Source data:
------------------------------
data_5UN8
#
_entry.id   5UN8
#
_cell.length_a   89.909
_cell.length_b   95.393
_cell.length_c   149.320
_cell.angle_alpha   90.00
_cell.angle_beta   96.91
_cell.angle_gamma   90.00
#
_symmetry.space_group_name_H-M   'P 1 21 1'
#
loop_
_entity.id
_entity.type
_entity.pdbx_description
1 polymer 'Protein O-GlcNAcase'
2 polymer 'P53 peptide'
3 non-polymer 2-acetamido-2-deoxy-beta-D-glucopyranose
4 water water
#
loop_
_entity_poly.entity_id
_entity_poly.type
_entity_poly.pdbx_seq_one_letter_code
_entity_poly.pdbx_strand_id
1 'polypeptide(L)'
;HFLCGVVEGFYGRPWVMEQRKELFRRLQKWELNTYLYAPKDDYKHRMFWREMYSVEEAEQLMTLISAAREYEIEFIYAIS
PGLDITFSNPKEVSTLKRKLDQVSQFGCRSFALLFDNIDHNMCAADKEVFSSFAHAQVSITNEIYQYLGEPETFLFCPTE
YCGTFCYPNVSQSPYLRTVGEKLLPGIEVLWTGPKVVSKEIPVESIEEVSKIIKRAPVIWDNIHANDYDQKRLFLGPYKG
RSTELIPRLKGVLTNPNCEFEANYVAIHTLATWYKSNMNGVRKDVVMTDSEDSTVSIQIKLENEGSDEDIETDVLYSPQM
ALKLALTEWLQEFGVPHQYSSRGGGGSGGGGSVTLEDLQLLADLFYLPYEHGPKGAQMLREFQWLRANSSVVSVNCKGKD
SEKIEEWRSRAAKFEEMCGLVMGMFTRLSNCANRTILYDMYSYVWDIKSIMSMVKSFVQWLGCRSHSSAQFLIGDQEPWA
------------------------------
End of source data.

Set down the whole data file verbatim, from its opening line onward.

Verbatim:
data_5UN8
#
_entry.id   5UN8
#
_cell.length_a   89.909
_cell.length_b   95.393
_cell.length_c   149.320
_cell.angle_alpha   90.00
_cell.angle_beta   96.91
_cell.angle_gamma   90.00
#
_symmetry.space_group_name_H-M   'P 1 21 1'
#
loop_
_entity.id
_entity.type
_entity.pdbx_description
1 polymer 'Protein O-GlcNAcase'
2 polymer 'P53 peptide'
3 non-polymer 2-acetamido-2-deoxy-beta-D-glucopyranose
4 water water
#
loop_
_entity_poly.entity_id
_entity_poly.type
_entity_poly.pdbx_seq_one_letter_code
_entity_poly.pdbx_strand_id
1 'polypeptide(L)'
;HFLCGVVEGFYGRPWVMEQRKELFRRLQKWELNTYLYAPKDDYKHRMFWREMYSVEEAEQLMTLISAAREYEIEFIYAIS
PGLDITFSNPKEVSTLKRKLDQVSQFGCRSFALLFDNIDHNMCAADKEVFSSFAHAQVSITNEIYQYLGEPETFLFCPTE
YCGTFCYPNVSQSPYLRTVGEKLLPGIEVLWTGPKVVSKEIPVESIEEVSKIIKRAPVIWDNIHANDYDQKRLFLGPYKG
RSTELIPRLKGVLTNPNCEFEANYVAIHTLATWYKSNMNGVRKDVVMTDSEDSTVSIQIKLENEGSDEDIETDVLYSPQM
ALKLALTEWLQEFGVPHQYSSRGGGGSGGGGSVTLEDLQLLADLFYLPYEHGPKGAQMLREFQWLRANSSVVSVNCKGKD
SEKIEEWRSRAAKFEEMCGLVMGMFTRLSNCANRTILYDMYSYVWDIKSIMSMVKSFVQWLGCRSHSSAQFLIGDQEPWA